Opinion: Discerning ‘good advice’


We’re all looking for a little good advice. What’s the right way to lose those extra pounds packed on from too much holiday candy? How worried should we be about the war in Europe? Will we ever be able to retire since the stock market cannot seem to stop falling? These are all tough issues. Each one has come to us, in some form, over the journey of a lifetime. As with many complications, more questions simply beg more answers. We spin around like a dog chasing its tail.

So, how do we break the circle? If we seek insight, if we hope to boost our understanding through the learning and experience of others, where do we go to find our experts? Advice, it seems, is only as good as the mouth from which it flows. We might ask those around us, whom we respect, for their thoughts. Do we restrict ourselves to those we know personally? Who are the national experts? Aren’t they superior? Some people call it the 50-mile rule, this fiction that know-how only exists somewhere over the rainbow. Still, we don’t want to limit our knowledge base to those living next door.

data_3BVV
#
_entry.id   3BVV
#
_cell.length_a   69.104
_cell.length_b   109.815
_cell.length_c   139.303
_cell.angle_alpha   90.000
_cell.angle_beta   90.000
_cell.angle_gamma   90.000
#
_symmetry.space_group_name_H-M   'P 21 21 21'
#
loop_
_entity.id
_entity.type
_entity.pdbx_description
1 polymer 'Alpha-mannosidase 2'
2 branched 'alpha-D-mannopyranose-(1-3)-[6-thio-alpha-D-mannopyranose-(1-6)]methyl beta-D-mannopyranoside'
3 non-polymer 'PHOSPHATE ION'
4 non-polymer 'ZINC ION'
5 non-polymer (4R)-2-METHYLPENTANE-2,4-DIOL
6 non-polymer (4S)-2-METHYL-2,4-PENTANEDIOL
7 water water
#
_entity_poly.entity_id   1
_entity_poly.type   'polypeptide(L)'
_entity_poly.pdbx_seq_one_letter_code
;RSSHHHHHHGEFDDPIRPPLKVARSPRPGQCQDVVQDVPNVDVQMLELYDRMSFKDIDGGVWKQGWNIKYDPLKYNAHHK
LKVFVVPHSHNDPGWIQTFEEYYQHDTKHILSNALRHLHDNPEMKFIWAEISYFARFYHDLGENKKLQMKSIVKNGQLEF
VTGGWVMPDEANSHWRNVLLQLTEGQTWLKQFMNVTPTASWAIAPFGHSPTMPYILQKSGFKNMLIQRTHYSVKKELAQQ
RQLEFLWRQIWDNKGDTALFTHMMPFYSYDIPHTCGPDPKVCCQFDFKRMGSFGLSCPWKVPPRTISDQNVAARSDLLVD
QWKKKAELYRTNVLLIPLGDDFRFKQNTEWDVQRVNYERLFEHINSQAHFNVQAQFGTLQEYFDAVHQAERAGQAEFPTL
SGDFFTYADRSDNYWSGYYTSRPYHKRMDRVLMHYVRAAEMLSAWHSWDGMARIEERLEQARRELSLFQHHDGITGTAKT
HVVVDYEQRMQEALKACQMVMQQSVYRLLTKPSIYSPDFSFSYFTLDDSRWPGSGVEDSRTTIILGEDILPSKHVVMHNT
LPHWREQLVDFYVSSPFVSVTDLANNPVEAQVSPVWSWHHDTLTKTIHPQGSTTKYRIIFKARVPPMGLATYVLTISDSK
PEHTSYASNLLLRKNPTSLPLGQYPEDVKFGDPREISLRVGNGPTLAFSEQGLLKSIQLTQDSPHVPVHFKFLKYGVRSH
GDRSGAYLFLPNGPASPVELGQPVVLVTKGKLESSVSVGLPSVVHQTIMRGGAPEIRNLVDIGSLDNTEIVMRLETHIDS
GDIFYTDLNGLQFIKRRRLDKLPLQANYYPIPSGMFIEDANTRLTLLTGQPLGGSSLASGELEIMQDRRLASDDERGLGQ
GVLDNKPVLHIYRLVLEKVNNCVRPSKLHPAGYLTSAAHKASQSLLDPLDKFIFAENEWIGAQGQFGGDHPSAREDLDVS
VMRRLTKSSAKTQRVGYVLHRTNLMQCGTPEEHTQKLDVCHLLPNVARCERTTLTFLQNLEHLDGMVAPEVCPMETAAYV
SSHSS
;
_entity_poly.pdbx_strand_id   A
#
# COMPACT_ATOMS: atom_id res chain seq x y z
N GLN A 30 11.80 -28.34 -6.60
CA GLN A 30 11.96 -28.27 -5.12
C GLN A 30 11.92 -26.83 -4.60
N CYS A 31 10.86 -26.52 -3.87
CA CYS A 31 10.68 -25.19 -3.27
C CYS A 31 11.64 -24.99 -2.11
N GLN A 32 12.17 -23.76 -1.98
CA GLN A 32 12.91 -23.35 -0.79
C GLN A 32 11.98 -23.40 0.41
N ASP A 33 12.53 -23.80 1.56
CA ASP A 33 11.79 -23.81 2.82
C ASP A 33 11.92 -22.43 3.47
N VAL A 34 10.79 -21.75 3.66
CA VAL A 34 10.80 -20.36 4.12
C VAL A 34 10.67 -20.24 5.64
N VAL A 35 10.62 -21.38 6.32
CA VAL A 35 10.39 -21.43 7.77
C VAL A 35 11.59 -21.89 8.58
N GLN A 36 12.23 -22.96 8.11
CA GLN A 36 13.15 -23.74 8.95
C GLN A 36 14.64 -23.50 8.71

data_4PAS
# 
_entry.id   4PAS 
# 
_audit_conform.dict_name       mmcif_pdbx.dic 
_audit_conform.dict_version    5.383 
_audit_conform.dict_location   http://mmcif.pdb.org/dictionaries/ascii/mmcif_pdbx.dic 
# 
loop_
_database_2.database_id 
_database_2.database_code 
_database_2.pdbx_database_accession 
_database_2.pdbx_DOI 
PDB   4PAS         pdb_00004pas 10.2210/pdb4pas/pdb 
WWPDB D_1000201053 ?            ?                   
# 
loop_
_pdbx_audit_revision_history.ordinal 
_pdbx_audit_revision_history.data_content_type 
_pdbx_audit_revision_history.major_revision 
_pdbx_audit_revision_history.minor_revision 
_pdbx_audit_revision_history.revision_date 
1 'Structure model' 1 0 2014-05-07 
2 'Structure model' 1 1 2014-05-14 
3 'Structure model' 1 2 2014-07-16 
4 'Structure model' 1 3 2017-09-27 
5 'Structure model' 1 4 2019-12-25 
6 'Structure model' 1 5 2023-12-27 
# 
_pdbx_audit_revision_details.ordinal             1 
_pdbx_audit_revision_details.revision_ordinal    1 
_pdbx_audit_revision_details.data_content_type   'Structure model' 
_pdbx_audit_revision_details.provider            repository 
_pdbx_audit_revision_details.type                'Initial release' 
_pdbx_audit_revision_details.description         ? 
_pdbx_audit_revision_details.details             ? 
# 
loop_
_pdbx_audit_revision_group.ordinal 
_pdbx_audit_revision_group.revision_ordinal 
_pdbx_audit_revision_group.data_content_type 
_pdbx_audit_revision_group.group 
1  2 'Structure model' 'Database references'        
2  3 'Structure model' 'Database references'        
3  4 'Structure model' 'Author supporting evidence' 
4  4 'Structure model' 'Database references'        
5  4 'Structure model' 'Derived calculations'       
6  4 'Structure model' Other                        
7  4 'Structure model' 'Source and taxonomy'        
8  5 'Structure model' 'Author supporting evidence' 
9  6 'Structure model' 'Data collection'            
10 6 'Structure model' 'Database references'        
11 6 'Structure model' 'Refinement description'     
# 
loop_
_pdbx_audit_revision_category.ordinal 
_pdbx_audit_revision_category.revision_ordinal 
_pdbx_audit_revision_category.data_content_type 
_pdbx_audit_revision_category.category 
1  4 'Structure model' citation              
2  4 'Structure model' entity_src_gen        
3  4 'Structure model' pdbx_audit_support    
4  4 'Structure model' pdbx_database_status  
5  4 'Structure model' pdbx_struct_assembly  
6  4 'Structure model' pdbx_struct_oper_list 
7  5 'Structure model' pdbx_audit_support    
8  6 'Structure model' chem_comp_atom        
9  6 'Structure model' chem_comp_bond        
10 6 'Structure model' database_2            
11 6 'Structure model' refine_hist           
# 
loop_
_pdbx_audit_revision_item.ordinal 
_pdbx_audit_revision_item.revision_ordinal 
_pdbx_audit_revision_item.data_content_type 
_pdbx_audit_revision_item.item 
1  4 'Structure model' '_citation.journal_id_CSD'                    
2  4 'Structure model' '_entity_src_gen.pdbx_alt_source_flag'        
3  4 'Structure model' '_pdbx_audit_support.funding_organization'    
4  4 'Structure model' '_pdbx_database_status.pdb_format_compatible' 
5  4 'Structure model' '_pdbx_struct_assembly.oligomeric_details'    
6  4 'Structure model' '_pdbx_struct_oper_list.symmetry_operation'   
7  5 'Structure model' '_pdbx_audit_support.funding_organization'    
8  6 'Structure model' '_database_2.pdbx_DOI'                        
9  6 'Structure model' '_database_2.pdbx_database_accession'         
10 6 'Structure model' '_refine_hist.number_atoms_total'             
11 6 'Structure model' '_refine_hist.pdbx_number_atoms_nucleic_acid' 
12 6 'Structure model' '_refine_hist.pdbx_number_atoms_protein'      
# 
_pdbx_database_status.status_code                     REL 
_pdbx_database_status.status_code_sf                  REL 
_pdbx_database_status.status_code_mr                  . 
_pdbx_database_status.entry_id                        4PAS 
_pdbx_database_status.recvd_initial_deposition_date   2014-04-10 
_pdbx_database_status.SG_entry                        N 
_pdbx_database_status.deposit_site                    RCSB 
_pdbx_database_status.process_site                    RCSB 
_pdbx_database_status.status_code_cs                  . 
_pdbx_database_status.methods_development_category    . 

We might ask the internet how it would manage the problem. The people and institutions we know and believe should be our guides, but our confidence in them has never been lower. We reflect on our own experience hoping to discover that we are savants and don’t require advice at all. Whatever our approach, we hope to garner the best, most sage guidance.

Among the good human wisdom to be found in Proverbs is, “Without counsel purposes are disappointed: but in the multitude of counselors, they are established.” In a multiplicity of perspectives, we must come to rely on ourselves to discern.